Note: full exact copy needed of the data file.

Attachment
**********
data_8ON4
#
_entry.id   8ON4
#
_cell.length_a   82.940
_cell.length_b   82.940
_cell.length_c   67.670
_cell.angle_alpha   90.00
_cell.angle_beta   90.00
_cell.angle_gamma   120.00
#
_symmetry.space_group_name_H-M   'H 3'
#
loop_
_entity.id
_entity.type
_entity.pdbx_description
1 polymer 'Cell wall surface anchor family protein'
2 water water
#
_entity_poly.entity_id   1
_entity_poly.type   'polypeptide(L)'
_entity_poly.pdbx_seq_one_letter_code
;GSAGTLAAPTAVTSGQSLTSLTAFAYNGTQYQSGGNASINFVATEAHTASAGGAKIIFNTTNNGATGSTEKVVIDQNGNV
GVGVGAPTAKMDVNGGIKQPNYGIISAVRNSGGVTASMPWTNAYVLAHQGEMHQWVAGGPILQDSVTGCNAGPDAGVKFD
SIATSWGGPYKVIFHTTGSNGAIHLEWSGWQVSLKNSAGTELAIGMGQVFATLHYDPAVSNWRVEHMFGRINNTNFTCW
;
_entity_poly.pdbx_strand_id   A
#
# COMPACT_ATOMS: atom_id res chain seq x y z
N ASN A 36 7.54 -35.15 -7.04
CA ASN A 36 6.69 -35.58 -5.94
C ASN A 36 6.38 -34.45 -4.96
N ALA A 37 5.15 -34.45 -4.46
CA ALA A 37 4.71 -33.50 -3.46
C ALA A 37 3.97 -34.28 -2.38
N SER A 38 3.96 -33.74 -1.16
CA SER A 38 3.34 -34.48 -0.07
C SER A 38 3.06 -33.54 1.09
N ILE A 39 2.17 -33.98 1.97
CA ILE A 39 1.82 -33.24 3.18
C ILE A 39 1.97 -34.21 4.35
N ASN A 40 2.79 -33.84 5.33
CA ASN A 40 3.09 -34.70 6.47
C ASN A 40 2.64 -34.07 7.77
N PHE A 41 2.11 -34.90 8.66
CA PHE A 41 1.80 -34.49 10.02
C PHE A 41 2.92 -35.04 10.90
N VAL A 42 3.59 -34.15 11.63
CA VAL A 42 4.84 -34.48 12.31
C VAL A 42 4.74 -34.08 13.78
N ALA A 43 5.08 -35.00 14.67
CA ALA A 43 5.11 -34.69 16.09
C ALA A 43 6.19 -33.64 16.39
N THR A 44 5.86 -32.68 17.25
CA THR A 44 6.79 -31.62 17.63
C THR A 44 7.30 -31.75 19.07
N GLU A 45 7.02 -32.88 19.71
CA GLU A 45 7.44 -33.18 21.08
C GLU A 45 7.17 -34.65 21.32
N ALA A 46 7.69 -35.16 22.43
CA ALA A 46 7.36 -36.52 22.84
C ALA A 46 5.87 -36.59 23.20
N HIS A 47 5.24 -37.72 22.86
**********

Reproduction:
data_8ON4
#
_entry.id   8ON4
#
_cell.length_a   82.940
_cell.length_b   82.940
_cell.length_c   67.670
_cell.angle_alpha   90.00
_cell.angle_beta   90.00
_cell.angle_gamma   120.00
#
_symmetry.space_group_name_H-M   'H 3'
#
loop_
_entity.id
_entity.type
_entity.pdbx_description
1 polymer 'Cell wall surface anchor family protein'
2 water water
#
_entity_poly.entity_id   1
_entity_poly.type   'polypeptide(L)'
_entity_poly.pdbx_seq_one_letter_code
;GSAGTLAAPTAVTSGQSLTSLTAFAYNGTQYQSGGNASINFVATEAHTASAGGAKIIFNTTNNGATGSTEKVVIDQNGNV
GVGVGAPTAKMDVNGGIKQPNYGIISAVRNSGGVTASMPWTNAYVLAHQGEMHQWVAGGPILQDSVTGCNAGPDAGVKFD
SIATSWGGPYKVIFHTTGSNGAIHLEWSGWQVSLKNSAGTELAIGMGQVFATLHYDPAVSNWRVEHMFGRINNTNFTCW
;
_entity_poly.pdbx_strand_id   A
#
# COMPACT_ATOMS: atom_id res chain seq x y z
N ASN A 36 7.54 -35.15 -7.04
CA ASN A 36 6.69 -35.58 -5.94
C ASN A 36 6.38 -34.45 -4.96
N ALA A 37 5.15 -34.45 -4.46
CA ALA A 37 4.71 -33.50 -3.46
C ALA A 37 3.97 -34.28 -2.38
N SER A 38 3.96 -33.74 -1.16
CA SER A 38 3.34 -34.48 -0.07
C SER A 38 3.06 -33.54 1.09
N ILE A 39 2.17 -33.98 1.97
CA ILE A 39 1.82 -33.24 3.18
C ILE A 39 1.97 -34.21 4.35
N ASN A 40 2.79 -33.84 5.33
CA ASN A 40 3.09 -34.70 6.47
C ASN A 40 2.64 -34.07 7.77
N PHE A 41 2.11 -34.90 8.66
CA PHE A 41 1.80 -34.49 10.02
C PHE A 41 2.92 -35.04 10.90
N VAL A 42 3.59 -34.15 11.63
CA VAL A 42 4.84 -34.48 12.31
C VAL A 42 4.74 -34.08 13.78
N ALA A 43 5.08 -35.00 14.67
CA ALA A 43 5.11 -34.69 16.09
C ALA A 43 6.19 -33.64 16.39
N THR A 44 5.86 -32.68 17.25
CA THR A 44 6.79 -31.62 17.63
C THR A 44 7.30 -31.75 19.07
N GLU A 45 7.02 -32.88 19.71
CA GLU A 45 7.44 -33.18 21.08
C GLU A 45 7.17 -34.65 21.32
N ALA A 46 7.69 -35.16 22.43
CA ALA A 46 7.36 -36.52 22.84
C ALA A 46 5.87 -36.59 23.20
N HIS A 47 5.24 -37.72 22.86